7. Civita di Bagnoregio
Civita di Bagnoregio BanoredzhoChivita di — dead city.
It sounds scary and dark, but it’s very romantic and unusual place near Rome.
In the XVII century. residents left the town since the earthquake caused landslides and avalanches that threaten the life of the city. The city is deserted, but you can stroll through its medieval streets, to look into the abandoned Etruscan necropolis, to sit in the pizzeria and enjoy the surrounding hills.
And maybe even find a hotel or b & b for one night in order to feel the movement of the soil, which is still ongoing.
Civita di Bagnoregio is a town in the Province of Viterbo in central Italy, a suburb of the comune of Bagnoregio, 1 kilometre (0.6 miles) east from it. It is about 120 kilometres (75 miles) north of Rome.
Civita was founded by Etruscans more than 2,500 years ago. Civita was the birthplace of Saint Bonaventure, who died in 1274. The location of his boyhood house has long since fallen off the edge of the cliff. By the 16th century, Civita was beginning to decline, becoming eclipsed by its former suburb Bagnoregio.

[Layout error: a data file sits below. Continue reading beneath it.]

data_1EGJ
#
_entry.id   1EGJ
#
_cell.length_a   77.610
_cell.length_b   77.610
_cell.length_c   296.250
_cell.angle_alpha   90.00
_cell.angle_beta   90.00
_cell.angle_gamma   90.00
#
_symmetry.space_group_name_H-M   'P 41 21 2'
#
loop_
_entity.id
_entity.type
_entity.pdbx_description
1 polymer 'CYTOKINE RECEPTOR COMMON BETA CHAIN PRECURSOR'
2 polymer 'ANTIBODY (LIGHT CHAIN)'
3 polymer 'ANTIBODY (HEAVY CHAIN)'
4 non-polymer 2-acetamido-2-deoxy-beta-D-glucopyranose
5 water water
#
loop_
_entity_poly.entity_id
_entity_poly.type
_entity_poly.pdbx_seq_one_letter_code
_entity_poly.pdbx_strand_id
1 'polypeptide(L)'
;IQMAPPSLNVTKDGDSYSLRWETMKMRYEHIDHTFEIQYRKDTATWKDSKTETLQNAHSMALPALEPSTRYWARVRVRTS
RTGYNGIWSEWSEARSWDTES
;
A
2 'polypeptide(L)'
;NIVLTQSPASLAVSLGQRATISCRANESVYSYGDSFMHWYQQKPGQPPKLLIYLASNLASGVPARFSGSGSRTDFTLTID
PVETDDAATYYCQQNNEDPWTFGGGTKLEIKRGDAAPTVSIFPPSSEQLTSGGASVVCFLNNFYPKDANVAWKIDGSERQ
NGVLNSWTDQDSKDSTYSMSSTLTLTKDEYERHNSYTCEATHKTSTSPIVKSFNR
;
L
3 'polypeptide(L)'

At the end of the 17th century, the bishop and the municipal government were forced to move to Bagnoregio because of a major earthquake that accelerated the old town’s decline. At that time, the area was part of the Papal States. In the 19th century, Civita’s location was turning into an island and the pace of the erosion quickened as the layer of clay below the stone was reached in the area where today’s bridge is situated. Bagnoregio continues as a small but prosperous town, while Civita became known in Italian as il paese che muore («the town that is dying»). Civita has only recently been experiencing a tourist revival.